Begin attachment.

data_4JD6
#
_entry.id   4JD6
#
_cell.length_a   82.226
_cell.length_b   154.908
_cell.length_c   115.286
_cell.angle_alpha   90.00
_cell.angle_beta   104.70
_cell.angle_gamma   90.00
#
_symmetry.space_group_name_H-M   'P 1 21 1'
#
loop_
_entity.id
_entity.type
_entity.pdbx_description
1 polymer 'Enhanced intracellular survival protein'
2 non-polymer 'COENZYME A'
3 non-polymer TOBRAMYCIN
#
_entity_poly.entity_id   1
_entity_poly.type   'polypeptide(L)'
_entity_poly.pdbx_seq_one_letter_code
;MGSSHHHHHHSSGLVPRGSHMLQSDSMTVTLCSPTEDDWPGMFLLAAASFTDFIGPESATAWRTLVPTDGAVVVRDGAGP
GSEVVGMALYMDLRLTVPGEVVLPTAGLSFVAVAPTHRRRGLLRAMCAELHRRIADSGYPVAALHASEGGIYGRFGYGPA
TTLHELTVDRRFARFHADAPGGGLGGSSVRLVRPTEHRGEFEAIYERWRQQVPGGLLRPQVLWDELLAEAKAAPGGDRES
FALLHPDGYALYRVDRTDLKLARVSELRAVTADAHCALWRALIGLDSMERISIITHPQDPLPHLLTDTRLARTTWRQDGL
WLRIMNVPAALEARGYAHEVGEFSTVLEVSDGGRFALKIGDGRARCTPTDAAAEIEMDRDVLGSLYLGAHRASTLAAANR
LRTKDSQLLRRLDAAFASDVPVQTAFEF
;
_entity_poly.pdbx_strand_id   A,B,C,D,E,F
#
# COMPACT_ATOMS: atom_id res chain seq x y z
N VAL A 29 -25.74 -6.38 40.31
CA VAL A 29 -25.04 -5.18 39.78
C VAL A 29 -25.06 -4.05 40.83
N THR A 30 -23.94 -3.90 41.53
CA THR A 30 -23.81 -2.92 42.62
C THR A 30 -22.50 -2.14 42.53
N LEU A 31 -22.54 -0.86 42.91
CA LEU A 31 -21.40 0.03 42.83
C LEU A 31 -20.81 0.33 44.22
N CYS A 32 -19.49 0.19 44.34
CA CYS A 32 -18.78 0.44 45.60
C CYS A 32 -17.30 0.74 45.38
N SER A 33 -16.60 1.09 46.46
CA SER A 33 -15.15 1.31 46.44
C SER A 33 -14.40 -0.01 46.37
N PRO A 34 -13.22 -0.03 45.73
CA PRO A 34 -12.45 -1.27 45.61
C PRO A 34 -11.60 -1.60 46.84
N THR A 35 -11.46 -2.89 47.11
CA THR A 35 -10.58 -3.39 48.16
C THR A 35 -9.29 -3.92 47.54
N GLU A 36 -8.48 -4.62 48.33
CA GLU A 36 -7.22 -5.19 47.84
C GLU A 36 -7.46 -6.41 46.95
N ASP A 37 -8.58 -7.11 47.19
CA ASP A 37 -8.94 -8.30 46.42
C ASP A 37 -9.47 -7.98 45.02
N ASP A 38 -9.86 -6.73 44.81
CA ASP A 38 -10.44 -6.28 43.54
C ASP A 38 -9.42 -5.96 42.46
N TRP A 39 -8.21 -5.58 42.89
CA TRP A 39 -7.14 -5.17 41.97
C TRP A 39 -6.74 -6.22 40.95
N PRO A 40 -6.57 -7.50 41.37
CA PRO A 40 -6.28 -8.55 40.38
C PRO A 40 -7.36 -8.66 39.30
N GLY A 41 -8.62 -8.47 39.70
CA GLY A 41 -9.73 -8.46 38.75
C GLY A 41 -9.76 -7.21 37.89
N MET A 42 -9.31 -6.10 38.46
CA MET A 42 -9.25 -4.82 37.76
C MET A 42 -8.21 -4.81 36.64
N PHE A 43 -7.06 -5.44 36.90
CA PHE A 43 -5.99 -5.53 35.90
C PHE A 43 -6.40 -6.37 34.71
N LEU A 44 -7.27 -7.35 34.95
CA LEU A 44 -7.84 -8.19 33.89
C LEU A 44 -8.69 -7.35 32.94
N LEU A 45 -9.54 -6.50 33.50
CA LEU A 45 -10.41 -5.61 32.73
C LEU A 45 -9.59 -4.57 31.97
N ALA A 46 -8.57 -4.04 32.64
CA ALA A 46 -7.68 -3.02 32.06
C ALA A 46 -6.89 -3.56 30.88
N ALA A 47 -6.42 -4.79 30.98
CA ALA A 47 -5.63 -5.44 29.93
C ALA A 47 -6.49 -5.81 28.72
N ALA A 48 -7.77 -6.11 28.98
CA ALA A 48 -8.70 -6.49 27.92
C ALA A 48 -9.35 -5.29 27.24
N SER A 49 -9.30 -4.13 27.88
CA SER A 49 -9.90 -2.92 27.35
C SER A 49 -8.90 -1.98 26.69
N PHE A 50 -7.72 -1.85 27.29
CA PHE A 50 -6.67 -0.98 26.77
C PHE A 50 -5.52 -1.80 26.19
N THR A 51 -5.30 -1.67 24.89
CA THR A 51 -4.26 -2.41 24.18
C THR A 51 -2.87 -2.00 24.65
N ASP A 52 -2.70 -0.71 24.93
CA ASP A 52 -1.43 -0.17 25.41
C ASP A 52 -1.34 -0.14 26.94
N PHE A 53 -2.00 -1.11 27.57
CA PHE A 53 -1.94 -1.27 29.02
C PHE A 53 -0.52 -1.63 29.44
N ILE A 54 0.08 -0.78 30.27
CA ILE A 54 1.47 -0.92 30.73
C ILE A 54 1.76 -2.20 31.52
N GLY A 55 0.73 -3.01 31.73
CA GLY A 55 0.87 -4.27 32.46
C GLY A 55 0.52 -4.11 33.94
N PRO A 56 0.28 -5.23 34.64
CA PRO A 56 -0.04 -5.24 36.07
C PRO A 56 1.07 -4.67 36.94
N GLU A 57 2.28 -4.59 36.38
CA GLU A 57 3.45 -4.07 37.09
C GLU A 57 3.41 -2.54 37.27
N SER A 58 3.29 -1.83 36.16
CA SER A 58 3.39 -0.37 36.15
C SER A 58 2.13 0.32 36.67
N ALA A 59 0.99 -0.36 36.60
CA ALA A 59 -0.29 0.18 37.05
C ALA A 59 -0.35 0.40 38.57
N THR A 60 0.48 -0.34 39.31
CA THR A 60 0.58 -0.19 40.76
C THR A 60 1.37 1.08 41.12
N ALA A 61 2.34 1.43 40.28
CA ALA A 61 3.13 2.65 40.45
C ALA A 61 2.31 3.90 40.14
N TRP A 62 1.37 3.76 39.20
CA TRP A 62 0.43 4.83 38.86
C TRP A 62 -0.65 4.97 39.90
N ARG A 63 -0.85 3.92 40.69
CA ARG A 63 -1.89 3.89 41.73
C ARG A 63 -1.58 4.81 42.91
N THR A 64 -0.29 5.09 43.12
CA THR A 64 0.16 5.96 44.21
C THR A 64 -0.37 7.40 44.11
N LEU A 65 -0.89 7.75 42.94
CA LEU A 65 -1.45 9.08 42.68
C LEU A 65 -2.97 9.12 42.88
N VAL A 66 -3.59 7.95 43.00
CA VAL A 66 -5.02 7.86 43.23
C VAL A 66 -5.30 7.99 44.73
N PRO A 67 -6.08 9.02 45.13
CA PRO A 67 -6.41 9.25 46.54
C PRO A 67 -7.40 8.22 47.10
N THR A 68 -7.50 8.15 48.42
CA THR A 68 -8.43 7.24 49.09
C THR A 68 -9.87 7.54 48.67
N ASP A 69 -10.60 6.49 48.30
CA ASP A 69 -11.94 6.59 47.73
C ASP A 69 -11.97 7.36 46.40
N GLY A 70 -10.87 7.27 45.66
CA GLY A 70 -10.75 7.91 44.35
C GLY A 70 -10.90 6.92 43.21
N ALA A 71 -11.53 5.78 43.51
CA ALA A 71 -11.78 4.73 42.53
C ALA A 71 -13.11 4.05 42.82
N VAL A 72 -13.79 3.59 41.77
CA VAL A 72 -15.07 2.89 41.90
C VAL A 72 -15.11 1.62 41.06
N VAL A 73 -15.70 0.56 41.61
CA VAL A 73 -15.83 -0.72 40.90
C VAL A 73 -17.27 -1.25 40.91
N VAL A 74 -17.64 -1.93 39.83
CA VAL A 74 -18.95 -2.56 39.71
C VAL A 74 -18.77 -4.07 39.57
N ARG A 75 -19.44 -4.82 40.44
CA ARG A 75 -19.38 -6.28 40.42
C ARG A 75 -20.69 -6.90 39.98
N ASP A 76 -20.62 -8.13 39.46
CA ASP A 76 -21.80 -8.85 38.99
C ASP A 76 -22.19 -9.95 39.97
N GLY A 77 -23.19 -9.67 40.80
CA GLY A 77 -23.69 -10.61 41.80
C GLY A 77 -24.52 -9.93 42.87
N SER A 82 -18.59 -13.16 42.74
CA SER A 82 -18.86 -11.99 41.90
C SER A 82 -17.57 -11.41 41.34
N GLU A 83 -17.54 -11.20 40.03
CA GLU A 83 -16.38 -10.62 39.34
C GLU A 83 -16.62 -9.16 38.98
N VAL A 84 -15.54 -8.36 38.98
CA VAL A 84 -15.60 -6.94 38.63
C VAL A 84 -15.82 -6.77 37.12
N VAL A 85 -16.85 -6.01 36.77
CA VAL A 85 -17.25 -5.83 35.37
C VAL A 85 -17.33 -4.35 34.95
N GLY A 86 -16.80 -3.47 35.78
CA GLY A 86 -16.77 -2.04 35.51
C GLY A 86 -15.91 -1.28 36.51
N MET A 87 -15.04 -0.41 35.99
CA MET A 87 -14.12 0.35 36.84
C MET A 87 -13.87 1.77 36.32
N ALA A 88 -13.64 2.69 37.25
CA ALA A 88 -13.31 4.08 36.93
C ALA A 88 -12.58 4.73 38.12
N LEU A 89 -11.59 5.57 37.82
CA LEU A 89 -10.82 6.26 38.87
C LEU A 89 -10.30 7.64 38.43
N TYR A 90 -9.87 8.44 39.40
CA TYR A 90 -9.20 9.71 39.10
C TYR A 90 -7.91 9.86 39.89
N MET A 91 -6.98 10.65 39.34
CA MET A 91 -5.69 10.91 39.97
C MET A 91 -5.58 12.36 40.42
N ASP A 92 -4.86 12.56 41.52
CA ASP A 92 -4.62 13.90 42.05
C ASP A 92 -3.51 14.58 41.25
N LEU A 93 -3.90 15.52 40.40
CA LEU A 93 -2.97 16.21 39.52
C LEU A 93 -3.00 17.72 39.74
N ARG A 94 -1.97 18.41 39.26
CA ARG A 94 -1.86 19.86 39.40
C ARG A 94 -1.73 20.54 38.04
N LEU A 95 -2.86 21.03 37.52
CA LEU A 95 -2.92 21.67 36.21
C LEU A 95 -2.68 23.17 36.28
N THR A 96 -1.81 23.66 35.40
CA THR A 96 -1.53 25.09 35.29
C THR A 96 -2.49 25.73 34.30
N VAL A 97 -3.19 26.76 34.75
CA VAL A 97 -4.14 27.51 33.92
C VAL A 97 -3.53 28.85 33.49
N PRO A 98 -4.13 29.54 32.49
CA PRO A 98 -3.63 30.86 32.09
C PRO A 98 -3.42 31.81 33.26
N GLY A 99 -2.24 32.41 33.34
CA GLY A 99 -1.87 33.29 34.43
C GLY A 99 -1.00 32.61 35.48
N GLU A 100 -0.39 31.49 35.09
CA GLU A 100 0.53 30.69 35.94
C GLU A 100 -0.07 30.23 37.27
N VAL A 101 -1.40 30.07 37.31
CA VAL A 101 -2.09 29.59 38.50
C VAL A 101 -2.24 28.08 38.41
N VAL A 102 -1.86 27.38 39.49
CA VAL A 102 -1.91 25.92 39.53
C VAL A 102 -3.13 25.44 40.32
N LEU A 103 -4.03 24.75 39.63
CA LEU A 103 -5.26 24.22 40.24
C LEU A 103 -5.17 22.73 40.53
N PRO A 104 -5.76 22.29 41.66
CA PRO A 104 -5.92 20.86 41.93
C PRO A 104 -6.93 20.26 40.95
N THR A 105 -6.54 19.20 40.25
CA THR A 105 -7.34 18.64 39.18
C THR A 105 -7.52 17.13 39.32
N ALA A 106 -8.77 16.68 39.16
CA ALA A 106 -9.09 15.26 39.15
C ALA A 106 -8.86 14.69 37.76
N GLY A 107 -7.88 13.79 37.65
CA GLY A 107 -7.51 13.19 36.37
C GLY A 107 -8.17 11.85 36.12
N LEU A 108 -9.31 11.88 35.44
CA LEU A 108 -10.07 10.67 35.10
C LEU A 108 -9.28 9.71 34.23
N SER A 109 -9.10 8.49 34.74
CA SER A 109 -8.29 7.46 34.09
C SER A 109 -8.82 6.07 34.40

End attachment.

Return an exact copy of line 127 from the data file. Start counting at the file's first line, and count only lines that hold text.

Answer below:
C ALA A 59 -0.35 0.40 38.57